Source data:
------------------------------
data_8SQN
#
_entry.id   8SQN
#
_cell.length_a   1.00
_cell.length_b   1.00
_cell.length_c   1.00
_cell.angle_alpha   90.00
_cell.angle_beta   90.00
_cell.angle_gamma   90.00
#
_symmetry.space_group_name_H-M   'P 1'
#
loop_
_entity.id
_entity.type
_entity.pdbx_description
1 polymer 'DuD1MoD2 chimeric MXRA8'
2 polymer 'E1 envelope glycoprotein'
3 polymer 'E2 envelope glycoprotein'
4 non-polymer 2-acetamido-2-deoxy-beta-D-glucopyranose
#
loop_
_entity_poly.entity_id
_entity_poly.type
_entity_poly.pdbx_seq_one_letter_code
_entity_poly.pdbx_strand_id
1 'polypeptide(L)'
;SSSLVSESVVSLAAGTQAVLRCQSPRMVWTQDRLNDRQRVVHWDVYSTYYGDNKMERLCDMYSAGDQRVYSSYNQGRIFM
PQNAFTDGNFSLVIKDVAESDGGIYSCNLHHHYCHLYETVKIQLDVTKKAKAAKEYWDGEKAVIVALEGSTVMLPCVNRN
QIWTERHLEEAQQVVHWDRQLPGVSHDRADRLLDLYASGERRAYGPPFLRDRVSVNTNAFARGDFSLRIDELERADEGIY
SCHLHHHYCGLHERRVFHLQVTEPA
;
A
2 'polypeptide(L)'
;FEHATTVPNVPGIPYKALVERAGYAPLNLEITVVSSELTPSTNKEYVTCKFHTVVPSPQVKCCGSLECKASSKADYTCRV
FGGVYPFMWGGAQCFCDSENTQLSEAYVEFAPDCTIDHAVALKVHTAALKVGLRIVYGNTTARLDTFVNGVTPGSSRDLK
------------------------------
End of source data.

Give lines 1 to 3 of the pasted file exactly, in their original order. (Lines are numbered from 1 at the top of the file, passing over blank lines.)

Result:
data_8SQN
#
_entry.id   8SQN